Atralin for Acne

Zits, pimples, lesions or blemishes, no matter the name there's no denying that most teenagers have acne. The American Academy of Dermatology calls acne the most common skin condition in America, and up to 50 million teens and adults cope with it each year. While over-the-counter products may work for some acne sufferers, many who have moderate to severe acne will need assistance from a prescription medication. Atralin, a newer formulation of a proven acne fighter, can help clear your acne.

A woman is looking in the mirror at her face. (Image: South_agency/iStock/Getty Images)


Pimples erupt when the skin's sebaceous glands make too much oil. The oil, in combination with dead, sloughed-off skin cells, can clog pores and irritate hair follicles, according to the Mayo Clinic. The oil also can nurture bacteria, which cause inflammation and infection in bad cases of acne. Atralin attacks one of these root causes of acne--the clogged pores.


Atralin's active ingredient is an acne-fighting natural derivative of vitamin A called tretinoin. Tretinoin, which was the first such vitamin A derivative approved for use in acne treatment, works by encouraging the skin to rejuvenate and produce new skin cells, according to the AAD. This slowly unclogs your pores, which prevents new acne lesions from forming. Although earlier medications containing tretinoin tended to dry and irritate the skin, Atralin's manufacturer maintains that the drug's formula contains moisturizers that help hydrate the skin and prevent dryness.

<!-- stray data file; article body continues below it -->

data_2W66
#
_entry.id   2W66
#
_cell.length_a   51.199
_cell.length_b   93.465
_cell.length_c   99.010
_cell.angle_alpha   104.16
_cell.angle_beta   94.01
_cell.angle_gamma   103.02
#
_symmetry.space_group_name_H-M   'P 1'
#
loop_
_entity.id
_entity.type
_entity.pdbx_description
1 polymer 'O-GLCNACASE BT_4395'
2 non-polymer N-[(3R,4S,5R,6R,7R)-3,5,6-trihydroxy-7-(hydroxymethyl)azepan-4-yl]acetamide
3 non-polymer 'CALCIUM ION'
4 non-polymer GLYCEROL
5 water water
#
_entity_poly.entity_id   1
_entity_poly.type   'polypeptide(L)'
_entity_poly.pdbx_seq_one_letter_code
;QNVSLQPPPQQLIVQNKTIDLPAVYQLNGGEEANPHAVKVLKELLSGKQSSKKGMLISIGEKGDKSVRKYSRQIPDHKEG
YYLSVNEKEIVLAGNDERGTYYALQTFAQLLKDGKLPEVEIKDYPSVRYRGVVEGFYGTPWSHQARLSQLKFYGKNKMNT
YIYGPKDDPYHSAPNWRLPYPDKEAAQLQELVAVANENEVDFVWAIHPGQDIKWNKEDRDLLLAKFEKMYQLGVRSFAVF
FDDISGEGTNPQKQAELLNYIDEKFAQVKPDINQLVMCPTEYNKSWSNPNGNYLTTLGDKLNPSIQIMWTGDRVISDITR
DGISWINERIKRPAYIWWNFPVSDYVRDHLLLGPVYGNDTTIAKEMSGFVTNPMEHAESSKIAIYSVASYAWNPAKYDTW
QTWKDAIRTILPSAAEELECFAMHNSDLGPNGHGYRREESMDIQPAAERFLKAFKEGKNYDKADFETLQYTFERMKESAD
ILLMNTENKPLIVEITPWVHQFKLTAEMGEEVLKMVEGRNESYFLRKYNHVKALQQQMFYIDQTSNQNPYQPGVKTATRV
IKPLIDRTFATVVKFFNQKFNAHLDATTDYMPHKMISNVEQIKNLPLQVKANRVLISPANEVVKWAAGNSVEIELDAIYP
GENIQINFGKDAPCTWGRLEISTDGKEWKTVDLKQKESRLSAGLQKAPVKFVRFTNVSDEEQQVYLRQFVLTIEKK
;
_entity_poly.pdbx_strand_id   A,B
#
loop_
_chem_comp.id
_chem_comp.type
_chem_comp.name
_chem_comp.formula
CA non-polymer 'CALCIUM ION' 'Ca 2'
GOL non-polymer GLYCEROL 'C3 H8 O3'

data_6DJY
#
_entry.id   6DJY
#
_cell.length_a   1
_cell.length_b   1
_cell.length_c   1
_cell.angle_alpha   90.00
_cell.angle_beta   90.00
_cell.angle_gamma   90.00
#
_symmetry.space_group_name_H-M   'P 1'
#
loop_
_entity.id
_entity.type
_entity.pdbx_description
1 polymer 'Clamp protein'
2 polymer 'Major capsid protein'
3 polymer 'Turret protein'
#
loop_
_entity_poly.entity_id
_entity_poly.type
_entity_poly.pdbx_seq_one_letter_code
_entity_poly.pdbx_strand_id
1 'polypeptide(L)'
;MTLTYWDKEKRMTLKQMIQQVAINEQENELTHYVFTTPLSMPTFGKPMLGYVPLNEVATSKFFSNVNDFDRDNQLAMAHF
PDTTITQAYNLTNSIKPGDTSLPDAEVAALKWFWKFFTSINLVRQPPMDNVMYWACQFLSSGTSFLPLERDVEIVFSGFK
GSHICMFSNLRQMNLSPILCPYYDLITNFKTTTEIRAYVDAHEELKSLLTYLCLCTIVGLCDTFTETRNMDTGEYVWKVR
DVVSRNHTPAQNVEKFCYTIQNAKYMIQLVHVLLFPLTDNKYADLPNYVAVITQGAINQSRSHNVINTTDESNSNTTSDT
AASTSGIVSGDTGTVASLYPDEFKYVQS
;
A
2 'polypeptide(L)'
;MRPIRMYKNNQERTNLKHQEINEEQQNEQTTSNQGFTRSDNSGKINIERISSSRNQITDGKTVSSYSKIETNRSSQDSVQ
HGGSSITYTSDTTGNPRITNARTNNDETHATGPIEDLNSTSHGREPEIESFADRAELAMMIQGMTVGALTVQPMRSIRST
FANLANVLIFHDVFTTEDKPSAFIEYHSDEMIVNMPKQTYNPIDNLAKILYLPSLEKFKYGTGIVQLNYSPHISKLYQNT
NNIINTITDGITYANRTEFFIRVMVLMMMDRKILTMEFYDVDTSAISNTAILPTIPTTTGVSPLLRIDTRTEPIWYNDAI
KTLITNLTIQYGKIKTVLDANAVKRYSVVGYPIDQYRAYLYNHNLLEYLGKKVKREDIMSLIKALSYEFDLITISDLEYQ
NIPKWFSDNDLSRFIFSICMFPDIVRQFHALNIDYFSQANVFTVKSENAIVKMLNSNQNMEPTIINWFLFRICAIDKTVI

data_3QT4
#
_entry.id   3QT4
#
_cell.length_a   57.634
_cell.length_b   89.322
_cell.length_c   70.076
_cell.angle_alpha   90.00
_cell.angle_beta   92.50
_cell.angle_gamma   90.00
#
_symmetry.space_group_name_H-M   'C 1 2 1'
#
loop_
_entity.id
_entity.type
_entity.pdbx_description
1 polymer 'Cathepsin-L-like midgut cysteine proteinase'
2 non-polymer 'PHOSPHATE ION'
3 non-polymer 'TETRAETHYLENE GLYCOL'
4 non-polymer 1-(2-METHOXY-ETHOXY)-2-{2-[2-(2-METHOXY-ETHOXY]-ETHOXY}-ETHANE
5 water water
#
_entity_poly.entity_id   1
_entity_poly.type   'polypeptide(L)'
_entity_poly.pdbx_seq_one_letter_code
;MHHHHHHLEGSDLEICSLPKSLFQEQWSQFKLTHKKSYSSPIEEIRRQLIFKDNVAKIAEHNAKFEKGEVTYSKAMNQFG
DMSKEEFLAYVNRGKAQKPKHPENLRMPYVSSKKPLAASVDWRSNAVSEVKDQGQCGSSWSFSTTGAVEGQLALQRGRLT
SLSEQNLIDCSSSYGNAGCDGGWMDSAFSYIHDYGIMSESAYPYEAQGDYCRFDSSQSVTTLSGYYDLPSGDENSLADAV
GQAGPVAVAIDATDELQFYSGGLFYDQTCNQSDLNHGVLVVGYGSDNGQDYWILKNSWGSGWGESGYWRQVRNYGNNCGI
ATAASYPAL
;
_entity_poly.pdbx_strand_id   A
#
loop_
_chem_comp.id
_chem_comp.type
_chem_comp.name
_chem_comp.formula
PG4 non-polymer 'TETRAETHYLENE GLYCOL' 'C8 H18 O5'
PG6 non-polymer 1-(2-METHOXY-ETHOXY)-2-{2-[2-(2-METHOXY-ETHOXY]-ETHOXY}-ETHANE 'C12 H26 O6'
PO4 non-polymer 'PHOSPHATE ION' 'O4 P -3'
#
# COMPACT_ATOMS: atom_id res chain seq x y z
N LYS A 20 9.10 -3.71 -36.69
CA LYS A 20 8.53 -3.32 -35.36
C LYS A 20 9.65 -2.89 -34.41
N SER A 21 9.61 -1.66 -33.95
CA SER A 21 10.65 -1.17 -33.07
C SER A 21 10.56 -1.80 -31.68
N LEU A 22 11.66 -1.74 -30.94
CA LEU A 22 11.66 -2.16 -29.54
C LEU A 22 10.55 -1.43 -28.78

Although your physician may give you special instructions on how to use Atralin, in general most people use it once a day before bedtime. According to the manufacturer, you first should wash your face with a gentle cleanser and pat it dry. Next, apply a small, pea-sized amount of Atralin to your forehead, both cheeks and chin. Avoid getting it on your mouth, near the corners of your nose or near your eyes.

Side Effects

Although Atralin has been formulated to cause less irritation and dryness, the drug's manufacturer warns that it's common for acne treatments--including Atralin--to cause peeling and redness along with irritation and dryness. In addition, the tretinoin in Atralin can make your skin very sensitive to the sun, so you should wear a sunscreen with an SPF of at least 15 every time you venture outdoors.


Tretinoin-based prescription medications such as Atralin tend to be very effective in combating acne, according to the AAD. However, the manufacturer warns that it can take up to three months to see results from Atralin treatment. While under treatment, every acne patient should avoid harsh scrubbing, since it can irritate the skin and cause worse pimples to form. Also, don't pick or pop your zits, since that can lead to infected acne and even scarring.

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